Saturday, June 2, 2012

Dining as Routine

I'm at home for the summer, spending my days with my daughter. Our day is divided into chunks of time where we focus on household chores, academic pursuits, and general fun. Two weeks ago we each began the day by making a list of five goals we would like to achieve in June. Writing two blog posts a week is one of my goals. I want to gain some momentum with this blogging business.

Today I thought I'd share an excerpt from John Feinstein's book A Season on the Brink, which gives readers an insider's look at legendary college basketball coach Bob Knight. The idea for this post percolated in March as I listened to Coach Knight provide color commentary for the Big 12 Men's Basketball tournament, and I kept thinking about the following passage in the book:

At home, the team eats in the student union, in an elegant third-floor meeting room. Everyone, players and coaches, wears a coat and a tie - everyone except Knight, who usually arrives in slacks and a sweater. The players sit at a long table and eat spaghetti, hamburgers without rolls, scrambled eggs, pancakes, and ice cream. They drink orange juice or iced tea. The meal is always the same, home or away. Everyone gets vanilla ice cream - except Knight, who gets butter pecan.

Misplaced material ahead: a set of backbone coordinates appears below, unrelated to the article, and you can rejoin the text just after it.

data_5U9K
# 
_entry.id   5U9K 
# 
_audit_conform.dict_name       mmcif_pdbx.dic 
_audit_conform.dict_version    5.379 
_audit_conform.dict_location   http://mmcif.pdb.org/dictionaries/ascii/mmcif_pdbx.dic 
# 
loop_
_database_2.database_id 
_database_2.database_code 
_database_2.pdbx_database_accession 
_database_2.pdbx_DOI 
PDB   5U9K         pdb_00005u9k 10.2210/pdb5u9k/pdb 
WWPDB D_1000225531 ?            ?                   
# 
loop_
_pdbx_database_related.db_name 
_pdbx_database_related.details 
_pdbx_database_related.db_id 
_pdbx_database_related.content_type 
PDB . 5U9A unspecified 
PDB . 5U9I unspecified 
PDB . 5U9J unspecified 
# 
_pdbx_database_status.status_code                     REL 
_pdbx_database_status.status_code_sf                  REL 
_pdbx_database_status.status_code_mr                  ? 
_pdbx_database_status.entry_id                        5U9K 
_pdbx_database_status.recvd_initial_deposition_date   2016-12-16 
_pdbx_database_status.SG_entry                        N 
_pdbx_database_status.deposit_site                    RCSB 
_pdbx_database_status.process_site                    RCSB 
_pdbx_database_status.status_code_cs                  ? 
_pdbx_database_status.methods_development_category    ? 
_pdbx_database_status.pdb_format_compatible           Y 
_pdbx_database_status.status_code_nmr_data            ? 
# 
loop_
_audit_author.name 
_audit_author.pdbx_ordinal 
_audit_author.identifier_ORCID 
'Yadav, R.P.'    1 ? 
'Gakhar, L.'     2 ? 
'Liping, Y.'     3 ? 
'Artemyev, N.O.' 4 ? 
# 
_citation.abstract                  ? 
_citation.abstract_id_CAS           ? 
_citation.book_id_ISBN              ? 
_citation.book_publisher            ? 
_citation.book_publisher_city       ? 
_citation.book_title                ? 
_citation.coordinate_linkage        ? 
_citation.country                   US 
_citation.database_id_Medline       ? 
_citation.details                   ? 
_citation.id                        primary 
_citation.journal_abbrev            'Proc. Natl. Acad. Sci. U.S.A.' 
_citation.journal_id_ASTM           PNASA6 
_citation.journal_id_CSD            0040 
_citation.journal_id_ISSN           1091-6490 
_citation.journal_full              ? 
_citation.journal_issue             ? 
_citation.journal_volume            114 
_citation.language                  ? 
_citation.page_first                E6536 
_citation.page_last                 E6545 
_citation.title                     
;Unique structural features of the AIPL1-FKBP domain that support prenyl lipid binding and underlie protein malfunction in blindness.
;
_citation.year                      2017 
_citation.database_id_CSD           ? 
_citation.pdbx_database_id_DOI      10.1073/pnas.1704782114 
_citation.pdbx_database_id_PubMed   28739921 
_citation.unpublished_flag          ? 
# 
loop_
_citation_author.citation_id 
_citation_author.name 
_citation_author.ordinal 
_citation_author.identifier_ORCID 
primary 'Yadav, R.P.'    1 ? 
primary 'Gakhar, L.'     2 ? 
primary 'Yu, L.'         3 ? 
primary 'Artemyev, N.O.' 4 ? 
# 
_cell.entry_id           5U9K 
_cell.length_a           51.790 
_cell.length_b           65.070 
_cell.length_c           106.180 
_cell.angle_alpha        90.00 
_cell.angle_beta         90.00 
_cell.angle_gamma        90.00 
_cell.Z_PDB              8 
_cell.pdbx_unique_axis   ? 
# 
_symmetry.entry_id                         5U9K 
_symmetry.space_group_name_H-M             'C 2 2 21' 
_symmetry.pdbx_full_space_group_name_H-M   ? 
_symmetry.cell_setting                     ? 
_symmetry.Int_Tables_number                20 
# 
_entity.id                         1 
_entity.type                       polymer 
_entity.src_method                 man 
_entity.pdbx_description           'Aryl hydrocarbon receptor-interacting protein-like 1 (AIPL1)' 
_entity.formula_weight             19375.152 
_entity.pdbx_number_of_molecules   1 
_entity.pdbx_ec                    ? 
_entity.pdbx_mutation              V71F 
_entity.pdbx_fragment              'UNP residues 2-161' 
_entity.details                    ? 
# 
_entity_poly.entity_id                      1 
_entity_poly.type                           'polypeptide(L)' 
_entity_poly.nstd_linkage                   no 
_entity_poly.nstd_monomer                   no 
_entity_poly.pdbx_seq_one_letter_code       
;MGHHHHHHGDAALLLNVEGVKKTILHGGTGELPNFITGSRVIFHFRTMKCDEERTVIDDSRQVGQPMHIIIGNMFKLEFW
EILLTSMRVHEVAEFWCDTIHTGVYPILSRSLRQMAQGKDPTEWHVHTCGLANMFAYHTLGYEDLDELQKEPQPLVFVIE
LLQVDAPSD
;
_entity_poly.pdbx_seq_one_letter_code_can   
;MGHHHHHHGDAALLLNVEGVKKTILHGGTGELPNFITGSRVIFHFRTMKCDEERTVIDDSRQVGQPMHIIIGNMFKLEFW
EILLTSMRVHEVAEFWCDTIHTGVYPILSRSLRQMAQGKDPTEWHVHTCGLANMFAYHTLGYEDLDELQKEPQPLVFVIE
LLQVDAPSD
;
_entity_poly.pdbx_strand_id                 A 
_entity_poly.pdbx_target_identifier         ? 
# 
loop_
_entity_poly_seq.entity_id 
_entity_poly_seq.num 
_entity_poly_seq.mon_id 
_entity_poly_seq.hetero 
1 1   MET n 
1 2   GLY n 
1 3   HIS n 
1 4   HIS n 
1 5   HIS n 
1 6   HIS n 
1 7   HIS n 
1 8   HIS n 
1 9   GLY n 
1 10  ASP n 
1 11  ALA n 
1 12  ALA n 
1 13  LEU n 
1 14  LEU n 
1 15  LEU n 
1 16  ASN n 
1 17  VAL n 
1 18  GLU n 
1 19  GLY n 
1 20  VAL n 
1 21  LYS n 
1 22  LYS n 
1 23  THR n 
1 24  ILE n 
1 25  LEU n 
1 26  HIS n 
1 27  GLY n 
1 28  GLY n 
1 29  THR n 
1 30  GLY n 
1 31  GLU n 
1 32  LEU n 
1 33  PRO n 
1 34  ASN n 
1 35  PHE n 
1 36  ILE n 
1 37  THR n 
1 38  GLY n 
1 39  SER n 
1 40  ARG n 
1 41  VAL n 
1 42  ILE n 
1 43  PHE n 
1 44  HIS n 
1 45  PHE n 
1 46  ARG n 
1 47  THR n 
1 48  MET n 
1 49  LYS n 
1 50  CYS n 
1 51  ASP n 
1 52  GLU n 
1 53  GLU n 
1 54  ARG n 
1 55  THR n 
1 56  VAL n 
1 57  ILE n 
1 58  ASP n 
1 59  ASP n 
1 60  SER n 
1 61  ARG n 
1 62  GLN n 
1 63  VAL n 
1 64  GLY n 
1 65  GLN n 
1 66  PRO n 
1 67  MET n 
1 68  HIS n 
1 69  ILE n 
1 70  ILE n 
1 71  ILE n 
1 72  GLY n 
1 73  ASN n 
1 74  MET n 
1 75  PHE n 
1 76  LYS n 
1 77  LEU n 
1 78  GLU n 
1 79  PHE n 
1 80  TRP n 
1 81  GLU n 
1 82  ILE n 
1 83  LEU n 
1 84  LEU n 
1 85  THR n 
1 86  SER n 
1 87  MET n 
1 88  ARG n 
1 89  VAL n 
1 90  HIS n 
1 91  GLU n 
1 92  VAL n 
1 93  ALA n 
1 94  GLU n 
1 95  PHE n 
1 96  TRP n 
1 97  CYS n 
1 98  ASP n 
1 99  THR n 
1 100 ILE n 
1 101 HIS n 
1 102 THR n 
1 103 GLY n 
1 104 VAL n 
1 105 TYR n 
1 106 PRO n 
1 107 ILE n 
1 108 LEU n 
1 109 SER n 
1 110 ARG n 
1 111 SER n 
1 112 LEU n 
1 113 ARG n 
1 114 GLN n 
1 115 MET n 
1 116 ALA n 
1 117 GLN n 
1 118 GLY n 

Initially I thought the pregame meal was ridiculous. The meal makes no sense. It's something a father from the 1950's throws together for the kids when mom is out of town. Where are the vegetables? Then I started to reflect on the meal and the purpose it served, and then I began to reflect on my own dining eccentricities. Specifically, I thought about my lunch ritual at school. For the past two years, 98 percent of the time I ate the following for lunch.


Yogurt and Uncle Sam cereal. Uncle Sam cereal won't have prominent placement in most cereal aisles. It will be tucked away from the sugar-infused throng of traditional breakfast cereals. It's a stodgy cereal consisting only of wheat flakes and flax seeds, healthy goodness to fuel the body. Some of my colleagues probably think I'm crazy. Some probably marvel at my monastic allegiance to this meal. You would think that a food blogger would mix up his lunch routine. Today I'll close my post by listing three reasons this lunch routine.

1. At school I get only 15-20 minutes to eat lunch, and since I hate to rush a meal, I choose something that can be casually enjoyed in the allotted time. Time (specifically, lack of time) stresses me out. I don't wear a watch because he ticking of a clock and the realization that my days are numbered evokes stress and neurosis in my bones.

2. This lunch routine provides me with self-discipline. I love to eat, and who knows what I would look like if I ate whatever the hell I wanted to eat for lunch. I'm already a little heavier than I'd like to be, so I tether my health to this anchor.

3. I think, the stress of being an introvert in front of a classroom of teenagers dulls my appetite. I don't require a big meal, and I prefer to be light and nimble in the classroom.

I just wanted to get the blogging ball rolling with this post.

take care,

muddy waters


1 comment:

Evadactyl said...

Your minimalistic lunch is also why you're healthier than a majority of the teachers at WHS.